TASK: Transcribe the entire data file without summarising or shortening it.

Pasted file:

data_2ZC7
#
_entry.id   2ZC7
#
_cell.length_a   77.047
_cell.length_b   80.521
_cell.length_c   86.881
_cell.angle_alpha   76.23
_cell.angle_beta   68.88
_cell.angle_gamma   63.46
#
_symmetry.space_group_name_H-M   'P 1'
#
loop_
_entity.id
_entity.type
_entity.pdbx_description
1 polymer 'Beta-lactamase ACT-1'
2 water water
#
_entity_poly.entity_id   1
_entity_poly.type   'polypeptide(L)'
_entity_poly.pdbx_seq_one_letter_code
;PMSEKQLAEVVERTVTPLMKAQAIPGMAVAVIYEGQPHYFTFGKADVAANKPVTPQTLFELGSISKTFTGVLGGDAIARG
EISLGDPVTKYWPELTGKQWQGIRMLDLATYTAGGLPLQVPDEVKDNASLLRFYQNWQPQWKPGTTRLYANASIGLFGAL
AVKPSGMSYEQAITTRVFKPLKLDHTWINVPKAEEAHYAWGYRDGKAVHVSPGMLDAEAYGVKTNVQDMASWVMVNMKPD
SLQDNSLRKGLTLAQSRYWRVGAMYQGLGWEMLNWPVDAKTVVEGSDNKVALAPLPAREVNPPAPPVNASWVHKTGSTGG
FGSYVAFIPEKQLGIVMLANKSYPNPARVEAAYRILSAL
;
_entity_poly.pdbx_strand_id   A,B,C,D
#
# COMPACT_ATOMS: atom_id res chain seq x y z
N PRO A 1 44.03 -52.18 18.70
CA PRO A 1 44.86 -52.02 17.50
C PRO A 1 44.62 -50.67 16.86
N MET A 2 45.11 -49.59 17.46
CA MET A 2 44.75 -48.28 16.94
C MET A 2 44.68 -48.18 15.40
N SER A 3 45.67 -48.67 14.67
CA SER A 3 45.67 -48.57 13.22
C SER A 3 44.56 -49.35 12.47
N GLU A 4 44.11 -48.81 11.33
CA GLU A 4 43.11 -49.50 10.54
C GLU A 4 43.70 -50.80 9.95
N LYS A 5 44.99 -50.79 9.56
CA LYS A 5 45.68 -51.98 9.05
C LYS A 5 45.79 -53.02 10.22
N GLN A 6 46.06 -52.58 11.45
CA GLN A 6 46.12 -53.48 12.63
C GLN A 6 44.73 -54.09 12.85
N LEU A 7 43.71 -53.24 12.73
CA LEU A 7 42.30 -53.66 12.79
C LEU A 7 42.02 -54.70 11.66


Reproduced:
data_2ZC7
#
_entry.id   2ZC7
#
_cell.length_a   77.047
_cell.length_b   80.521
_cell.length_c   86.881
_cell.angle_alpha   76.23
_cell.angle_beta   68.88
_cell.angle_gamma   63.46
#
_symmetry.space_group_name_H-M   'P 1'
#
loop_
_entity.id
_entity.type
_entity.pdbx_description
1 polymer 'Beta-lactamase ACT-1'
2 water water
#
_entity_poly.entity_id   1
_entity_poly.type   'polypeptide(L)'
_entity_poly.pdbx_seq_one_letter_code
;PMSEKQLAEVVERTVTPLMKAQAIPGMAVAVIYEGQPHYFTFGKADVAANKPVTPQTLFELGSISKTFTGVLGGDAIARG
EISLGDPVTKYWPELTGKQWQGIRMLDLATYTAGGLPLQVPDEVKDNASLLRFYQNWQPQWKPGTTRLYANASIGLFGAL
AVKPSGMSYEQAITTRVFKPLKLDHTWINVPKAEEAHYAWGYRDGKAVHVSPGMLDAEAYGVKTNVQDMASWVMVNMKPD
SLQDNSLRKGLTLAQSRYWRVGAMYQGLGWEMLNWPVDAKTVVEGSDNKVALAPLPAREVNPPAPPVNASWVHKTGSTGG
FGSYVAFIPEKQLGIVMLANKSYPNPARVEAAYRILSAL
;
_entity_poly.pdbx_strand_id   A,B,C,D
#
# COMPACT_ATOMS: atom_id res chain seq x y z
N PRO A 1 44.03 -52.18 18.70
CA PRO A 1 44.86 -52.02 17.50
C PRO A 1 44.62 -50.67 16.86
N MET A 2 45.11 -49.59 17.46
CA MET A 2 44.75 -48.28 16.94
C MET A 2 44.68 -48.18 15.40
N SER A 3 45.67 -48.67 14.67
CA SER A 3 45.67 -48.57 13.22
C SER A 3 44.56 -49.35 12.47
N GLU A 4 44.11 -48.81 11.33
CA GLU A 4 43.11 -49.50 10.54
C GLU A 4 43.70 -50.80 9.95
N LYS A 5 44.99 -50.79 9.56
CA LYS A 5 45.68 -51.98 9.05
C LYS A 5 45.79 -53.02 10.22
N GLN A 6 46.06 -52.58 11.45
CA GLN A 6 46.12 -53.48 12.63
C GLN A 6 44.73 -54.09 12.85
N LEU A 7 43.71 -53.24 12.73
CA LEU A 7 42.30 -53.66 12.79
C LEU A 7 42.02 -54.70 11.66